Multicast groups that are used to create the data MDT are dynamically chosen from a pool of configured IP addresses. If the number of streams is greater than the maximum number of data MDTs per VRF per PE, multiple streams share the same data MDT. See Appendix 1, “Configuration Limits for Cisco NX-OS MPLS” for information on the maximum supported number of data MDTs per VRF per PE.

Prerequisites

Before configuring a data MDT, you must configure the default MDT on the VRF.

SUMMARY STEPS

1. configure terminal

2. vrf context vrf-name

3. mdt data data prefix [ threshold threshold-value ] [ routemap policy-name ]

4. exit

DETAILED STEPS

Command
Purpose

Step 1

configure terminal

 

Example:

switch# configure terminal

Enters global configuration mode.

Step 2

vrf context vrf-name

 

Example:

switch(config)# ip vrf vrf1

Enters VRF configuration mode and defines the VPN routing instance by assigning a VRF name.

Step 3

mdt data data prefix [threshold threshold-value] [routemap policy-name]

 

Example:

switch(config-vrf)# mdt data 232.7.7.0/24 threshold 10 route-map rmap2mdt data 239.192.20.32 0.0.0.15 threshold 1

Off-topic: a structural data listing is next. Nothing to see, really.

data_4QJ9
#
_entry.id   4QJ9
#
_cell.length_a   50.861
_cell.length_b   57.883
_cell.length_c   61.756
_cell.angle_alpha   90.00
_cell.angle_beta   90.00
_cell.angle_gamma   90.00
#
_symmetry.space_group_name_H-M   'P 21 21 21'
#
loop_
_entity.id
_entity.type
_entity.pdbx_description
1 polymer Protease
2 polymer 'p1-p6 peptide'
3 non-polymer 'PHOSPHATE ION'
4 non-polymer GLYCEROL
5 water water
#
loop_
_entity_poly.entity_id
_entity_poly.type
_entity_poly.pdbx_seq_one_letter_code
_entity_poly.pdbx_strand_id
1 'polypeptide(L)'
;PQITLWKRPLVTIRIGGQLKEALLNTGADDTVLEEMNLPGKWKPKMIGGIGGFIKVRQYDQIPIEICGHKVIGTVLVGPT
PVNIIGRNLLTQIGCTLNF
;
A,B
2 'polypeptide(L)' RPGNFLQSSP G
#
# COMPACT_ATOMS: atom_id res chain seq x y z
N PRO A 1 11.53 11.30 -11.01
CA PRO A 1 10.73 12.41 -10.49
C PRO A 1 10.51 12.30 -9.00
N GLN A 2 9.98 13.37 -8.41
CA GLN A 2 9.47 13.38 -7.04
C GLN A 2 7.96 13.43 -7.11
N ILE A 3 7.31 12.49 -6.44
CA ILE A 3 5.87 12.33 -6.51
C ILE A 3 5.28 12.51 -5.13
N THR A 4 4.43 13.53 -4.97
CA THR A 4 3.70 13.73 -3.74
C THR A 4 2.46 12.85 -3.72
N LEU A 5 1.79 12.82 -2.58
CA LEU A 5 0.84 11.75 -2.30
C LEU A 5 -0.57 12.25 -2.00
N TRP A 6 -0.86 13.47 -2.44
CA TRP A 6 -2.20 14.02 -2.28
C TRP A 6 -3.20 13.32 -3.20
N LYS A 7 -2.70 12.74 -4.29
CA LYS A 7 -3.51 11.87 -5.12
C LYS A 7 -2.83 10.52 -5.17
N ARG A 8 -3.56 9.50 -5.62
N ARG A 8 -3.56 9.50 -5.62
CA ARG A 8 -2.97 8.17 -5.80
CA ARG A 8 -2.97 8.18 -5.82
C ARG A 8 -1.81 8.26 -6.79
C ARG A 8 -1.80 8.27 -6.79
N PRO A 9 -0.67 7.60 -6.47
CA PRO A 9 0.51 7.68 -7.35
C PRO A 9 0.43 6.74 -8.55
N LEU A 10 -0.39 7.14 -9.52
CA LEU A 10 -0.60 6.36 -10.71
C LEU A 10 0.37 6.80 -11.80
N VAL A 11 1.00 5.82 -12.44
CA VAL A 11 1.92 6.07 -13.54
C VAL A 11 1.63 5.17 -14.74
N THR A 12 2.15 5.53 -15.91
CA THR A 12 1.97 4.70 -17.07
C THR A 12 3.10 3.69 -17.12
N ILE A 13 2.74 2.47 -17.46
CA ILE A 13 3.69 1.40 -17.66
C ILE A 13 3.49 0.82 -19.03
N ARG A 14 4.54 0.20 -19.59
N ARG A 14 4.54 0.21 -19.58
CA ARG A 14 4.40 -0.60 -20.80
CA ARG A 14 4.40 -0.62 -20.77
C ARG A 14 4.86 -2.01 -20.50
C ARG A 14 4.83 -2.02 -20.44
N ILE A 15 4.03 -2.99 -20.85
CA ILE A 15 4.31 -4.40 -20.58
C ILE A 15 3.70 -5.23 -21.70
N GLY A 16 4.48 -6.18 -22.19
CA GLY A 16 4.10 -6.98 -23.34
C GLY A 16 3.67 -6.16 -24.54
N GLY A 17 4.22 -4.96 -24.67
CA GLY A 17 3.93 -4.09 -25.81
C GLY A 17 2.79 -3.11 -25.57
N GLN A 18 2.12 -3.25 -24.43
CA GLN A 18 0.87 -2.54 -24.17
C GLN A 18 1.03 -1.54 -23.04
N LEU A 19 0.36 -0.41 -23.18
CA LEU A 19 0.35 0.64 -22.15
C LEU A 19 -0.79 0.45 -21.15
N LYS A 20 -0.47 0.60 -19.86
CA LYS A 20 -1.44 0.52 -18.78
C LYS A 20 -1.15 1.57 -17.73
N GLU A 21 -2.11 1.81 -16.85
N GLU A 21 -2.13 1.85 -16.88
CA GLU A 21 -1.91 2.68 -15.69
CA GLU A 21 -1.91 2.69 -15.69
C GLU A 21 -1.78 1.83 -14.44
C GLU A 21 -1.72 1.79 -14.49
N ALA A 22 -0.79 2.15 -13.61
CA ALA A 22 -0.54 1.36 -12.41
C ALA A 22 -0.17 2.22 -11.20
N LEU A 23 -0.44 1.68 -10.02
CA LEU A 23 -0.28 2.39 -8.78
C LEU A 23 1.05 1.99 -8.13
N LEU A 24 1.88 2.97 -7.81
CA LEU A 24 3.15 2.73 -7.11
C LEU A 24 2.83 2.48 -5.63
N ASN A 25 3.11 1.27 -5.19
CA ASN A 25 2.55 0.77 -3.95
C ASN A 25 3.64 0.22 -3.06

Specifies a range of threshold values as follows:

  • Prefix specifies the range of addresses to be used in the data MDT pool.
  • Threshold-value specifies the threshold in kilobits per second when the stream is switched to the data MDT.
  • Policy-name defines a policy file that defines which customer data streams should be considered for switching onto the data MDT.

Step 4

exit

 

Example:

switch(config-vrf)# exit

Returns to global configuration mode.

Verifying the MVPN Configuration

To display the MVPN configuration, perform one of the following tasks:

Command
Purpose

show interface

Displays details of an interface.

show ip mroute vrf

Displays multicast routes.

show ip pim event-history mvpn

Displays the details of the MVPN event history logs.

show ip pim mdt